Seven boys share a name but lead very different lives across the Americas in Luján and Carrer’s pensive picture book.
In Chile, 8-year-old Pablo’s father drills the rock deep down in the cold copper mines. His father returns home weary from the labor, and Pablo makes sure he doesn’t disturb his father’s rest. Meanwhile, another Pablo lives deep in the Amazon jungle in Ecuador with his mother, a fruit picker. When traveling musicians visit his village, Pablo and his mother savor the music. But the musicians depart too soon, and both mother and son cry out, “Don’t forget us!” The vignette ends, and readers move on to the next. Small peeks into the lives of these seven Pablos—including a Guyanese boy living in cramped quarters in New York and an Argentine boy finding refuge in Mexico from a military dictatorship—offer a quick, harrowing survey of a world of uncertainty, strife, and hope. Via Lethem's translation, Luján delineates these candid snapshots with care and respect, even if they are necessarily underdeveloped and unequipped to offer any relief. Likewise, Carrer’s graphite pictures depict indistinct people in fragmented landscapes amid bursts of yellow, giving them the feel of hazy dispatches from the margins. A gesture toward fellowship ends the narrative abruptly on a rosy note.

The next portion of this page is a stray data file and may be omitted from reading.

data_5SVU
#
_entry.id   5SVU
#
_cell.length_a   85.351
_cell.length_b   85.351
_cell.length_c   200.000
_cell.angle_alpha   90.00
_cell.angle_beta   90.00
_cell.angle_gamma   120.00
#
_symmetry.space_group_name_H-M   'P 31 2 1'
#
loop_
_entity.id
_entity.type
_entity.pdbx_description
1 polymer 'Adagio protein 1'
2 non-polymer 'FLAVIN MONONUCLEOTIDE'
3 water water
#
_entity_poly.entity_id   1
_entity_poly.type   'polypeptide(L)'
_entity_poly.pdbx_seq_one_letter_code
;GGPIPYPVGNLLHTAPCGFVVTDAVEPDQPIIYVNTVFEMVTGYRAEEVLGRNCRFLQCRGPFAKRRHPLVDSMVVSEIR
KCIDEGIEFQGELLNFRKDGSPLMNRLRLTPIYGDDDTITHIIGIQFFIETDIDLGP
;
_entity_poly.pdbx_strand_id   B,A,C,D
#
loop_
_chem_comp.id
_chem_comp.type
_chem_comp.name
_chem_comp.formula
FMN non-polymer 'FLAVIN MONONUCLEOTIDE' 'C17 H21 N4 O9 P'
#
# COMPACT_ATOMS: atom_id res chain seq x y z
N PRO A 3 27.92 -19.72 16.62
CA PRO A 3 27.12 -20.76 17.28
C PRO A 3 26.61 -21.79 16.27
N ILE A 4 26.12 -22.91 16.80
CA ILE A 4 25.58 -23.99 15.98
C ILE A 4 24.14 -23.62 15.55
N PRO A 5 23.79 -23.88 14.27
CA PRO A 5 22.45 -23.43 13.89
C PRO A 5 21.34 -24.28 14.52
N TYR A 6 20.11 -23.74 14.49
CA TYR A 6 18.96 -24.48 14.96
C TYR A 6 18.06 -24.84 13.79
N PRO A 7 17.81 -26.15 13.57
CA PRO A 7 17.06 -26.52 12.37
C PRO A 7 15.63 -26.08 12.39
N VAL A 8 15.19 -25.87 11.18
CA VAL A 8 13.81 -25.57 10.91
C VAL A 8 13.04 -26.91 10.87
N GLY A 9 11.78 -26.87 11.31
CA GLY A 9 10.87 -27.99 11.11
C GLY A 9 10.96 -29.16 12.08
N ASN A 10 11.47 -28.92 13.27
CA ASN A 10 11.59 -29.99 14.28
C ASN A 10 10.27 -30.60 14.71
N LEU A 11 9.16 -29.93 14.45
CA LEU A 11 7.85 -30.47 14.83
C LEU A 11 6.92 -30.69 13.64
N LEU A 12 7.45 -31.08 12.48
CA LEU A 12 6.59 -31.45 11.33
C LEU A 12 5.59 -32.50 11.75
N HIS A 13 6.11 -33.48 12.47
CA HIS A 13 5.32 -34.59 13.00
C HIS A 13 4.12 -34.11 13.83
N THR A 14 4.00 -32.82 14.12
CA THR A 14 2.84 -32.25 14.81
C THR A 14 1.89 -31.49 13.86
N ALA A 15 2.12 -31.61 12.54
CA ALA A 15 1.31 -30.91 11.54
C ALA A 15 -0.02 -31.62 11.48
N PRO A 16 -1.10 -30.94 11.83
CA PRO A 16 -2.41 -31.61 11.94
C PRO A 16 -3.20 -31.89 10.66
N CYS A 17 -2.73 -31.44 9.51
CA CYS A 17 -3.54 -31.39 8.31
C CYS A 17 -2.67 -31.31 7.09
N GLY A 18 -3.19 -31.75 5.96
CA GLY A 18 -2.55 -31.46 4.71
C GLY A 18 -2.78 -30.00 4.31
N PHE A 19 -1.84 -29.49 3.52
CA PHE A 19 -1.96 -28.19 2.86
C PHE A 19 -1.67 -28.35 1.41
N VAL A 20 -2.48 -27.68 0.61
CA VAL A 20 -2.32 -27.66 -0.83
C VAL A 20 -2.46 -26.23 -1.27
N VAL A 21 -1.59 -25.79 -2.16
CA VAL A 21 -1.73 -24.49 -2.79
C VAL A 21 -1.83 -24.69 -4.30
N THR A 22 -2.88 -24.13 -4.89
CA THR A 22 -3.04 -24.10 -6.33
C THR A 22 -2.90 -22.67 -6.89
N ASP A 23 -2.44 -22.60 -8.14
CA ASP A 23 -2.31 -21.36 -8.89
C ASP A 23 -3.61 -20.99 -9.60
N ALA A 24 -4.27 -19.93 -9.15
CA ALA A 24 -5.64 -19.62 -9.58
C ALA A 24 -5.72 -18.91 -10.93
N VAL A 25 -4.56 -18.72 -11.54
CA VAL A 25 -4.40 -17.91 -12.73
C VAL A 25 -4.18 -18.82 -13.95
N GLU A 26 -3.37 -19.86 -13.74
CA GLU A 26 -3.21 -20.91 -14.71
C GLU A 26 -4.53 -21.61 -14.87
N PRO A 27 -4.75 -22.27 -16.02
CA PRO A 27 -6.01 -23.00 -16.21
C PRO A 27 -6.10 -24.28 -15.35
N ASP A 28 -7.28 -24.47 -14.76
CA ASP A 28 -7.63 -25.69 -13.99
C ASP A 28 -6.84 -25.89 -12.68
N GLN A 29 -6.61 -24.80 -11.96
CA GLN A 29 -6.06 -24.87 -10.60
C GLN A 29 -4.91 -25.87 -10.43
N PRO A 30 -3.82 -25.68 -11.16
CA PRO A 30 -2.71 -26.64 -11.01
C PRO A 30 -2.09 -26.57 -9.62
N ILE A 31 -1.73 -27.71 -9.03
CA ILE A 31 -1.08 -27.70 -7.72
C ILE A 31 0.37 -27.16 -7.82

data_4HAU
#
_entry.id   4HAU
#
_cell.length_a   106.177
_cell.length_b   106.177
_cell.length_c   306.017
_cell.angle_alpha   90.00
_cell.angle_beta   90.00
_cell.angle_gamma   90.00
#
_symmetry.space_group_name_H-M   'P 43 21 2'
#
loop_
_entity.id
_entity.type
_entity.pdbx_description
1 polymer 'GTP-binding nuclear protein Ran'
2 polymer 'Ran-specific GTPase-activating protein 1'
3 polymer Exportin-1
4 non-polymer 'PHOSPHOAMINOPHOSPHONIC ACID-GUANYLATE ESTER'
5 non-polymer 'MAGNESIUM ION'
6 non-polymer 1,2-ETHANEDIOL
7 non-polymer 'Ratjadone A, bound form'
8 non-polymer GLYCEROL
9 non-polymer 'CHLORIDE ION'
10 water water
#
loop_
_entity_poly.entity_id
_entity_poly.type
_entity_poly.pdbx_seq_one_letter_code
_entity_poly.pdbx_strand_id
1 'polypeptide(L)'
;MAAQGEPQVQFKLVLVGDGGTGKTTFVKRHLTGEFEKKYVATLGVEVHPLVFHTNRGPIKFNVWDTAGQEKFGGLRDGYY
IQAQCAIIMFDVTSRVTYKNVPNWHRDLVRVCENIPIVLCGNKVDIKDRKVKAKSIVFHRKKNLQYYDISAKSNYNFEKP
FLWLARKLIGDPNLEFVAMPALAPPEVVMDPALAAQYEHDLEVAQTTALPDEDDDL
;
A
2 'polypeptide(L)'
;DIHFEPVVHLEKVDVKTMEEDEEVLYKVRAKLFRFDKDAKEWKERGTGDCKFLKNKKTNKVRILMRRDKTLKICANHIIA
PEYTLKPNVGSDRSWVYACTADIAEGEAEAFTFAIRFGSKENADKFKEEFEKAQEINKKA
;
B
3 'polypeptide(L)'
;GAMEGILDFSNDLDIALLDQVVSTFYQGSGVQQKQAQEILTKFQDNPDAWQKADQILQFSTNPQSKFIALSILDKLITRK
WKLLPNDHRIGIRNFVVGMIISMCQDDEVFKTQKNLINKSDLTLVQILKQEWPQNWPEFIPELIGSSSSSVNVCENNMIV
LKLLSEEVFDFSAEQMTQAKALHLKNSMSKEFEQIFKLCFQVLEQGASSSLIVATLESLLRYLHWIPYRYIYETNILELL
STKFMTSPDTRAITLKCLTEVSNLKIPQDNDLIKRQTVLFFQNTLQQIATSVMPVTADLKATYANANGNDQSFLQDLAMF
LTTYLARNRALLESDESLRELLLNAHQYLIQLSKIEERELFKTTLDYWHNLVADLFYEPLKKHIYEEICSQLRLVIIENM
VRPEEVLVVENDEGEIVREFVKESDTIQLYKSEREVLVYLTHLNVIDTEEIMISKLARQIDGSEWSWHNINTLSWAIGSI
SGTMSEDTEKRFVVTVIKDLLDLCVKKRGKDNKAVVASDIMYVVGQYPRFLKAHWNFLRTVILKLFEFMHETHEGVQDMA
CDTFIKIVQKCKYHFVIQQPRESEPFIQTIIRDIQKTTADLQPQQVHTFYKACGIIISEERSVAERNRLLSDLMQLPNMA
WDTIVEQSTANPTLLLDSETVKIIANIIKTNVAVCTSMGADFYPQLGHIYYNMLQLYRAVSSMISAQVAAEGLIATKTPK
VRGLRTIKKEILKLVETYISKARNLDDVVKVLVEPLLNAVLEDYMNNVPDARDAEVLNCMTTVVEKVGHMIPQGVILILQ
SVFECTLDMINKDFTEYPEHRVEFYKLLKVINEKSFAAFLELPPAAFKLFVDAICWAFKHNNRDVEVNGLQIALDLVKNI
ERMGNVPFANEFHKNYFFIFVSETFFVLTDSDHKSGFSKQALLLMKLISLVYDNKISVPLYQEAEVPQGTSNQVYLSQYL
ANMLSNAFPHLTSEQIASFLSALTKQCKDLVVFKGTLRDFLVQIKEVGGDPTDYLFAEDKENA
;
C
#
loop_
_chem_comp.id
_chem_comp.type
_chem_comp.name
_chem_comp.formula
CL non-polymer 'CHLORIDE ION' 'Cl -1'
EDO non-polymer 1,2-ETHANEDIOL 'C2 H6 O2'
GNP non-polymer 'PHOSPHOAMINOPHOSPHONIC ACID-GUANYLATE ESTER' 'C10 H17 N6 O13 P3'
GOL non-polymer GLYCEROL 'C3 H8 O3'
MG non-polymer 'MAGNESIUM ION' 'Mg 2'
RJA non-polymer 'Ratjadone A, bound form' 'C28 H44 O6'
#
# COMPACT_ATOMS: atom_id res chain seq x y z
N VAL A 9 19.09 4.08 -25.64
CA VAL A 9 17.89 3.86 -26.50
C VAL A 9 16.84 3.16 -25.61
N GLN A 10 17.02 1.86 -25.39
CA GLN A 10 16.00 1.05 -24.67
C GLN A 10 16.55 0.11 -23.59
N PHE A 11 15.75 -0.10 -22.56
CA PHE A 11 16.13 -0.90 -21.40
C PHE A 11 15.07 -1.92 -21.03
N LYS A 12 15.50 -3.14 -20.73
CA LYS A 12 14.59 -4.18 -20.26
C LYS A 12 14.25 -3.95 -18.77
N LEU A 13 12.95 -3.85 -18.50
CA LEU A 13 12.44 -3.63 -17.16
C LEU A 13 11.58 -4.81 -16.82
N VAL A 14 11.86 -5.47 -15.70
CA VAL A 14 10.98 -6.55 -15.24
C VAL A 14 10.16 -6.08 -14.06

Some readers will be left with questions and not much else. Still, this is a necessary reminder of young lives often unseen. (Picture book. 4-8)